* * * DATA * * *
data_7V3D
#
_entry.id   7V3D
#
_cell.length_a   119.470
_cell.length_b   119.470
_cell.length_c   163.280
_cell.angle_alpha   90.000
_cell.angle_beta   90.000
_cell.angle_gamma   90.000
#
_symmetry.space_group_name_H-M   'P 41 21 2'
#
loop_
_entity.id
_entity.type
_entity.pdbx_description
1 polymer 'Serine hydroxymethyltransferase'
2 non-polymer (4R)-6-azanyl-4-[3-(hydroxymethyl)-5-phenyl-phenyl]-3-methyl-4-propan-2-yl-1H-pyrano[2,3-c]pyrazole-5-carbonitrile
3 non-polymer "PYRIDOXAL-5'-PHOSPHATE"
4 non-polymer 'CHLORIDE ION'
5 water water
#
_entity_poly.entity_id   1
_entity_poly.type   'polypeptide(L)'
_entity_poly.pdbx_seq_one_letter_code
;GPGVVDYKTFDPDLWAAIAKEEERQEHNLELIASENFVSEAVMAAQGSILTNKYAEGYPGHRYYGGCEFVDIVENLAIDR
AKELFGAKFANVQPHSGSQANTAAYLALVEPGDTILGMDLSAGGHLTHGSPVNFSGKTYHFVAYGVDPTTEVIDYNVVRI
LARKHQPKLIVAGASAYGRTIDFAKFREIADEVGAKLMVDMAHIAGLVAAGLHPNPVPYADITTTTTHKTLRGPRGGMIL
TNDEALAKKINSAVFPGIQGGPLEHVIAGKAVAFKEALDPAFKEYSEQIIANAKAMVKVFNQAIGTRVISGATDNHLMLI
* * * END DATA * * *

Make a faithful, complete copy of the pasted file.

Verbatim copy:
data_7V3D
#
_entry.id   7V3D
#
_cell.length_a   119.470
_cell.length_b   119.470
_cell.length_c   163.280
_cell.angle_alpha   90.000
_cell.angle_beta   90.000
_cell.angle_gamma   90.000
#
_symmetry.space_group_name_H-M   'P 41 21 2'
#
loop_
_entity.id
_entity.type
_entity.pdbx_description
1 polymer 'Serine hydroxymethyltransferase'
2 non-polymer (4R)-6-azanyl-4-[3-(hydroxymethyl)-5-phenyl-phenyl]-3-methyl-4-propan-2-yl-1H-pyrano[2,3-c]pyrazole-5-carbonitrile
3 non-polymer "PYRIDOXAL-5'-PHOSPHATE"
4 non-polymer 'CHLORIDE ION'
5 water water
#
_entity_poly.entity_id   1
_entity_poly.type   'polypeptide(L)'
_entity_poly.pdbx_seq_one_letter_code
;GPGVVDYKTFDPDLWAAIAKEEERQEHNLELIASENFVSEAVMAAQGSILTNKYAEGYPGHRYYGGCEFVDIVENLAIDR
AKELFGAKFANVQPHSGSQANTAAYLALVEPGDTILGMDLSAGGHLTHGSPVNFSGKTYHFVAYGVDPTTEVIDYNVVRI
LARKHQPKLIVAGASAYGRTIDFAKFREIADEVGAKLMVDMAHIAGLVAAGLHPNPVPYADITTTTTHKTLRGPRGGMIL
TNDEALAKKINSAVFPGIQGGPLEHVIAGKAVAFKEALDPAFKEYSEQIIANAKAMVKVFNQAIGTRVISGATDNHLMLI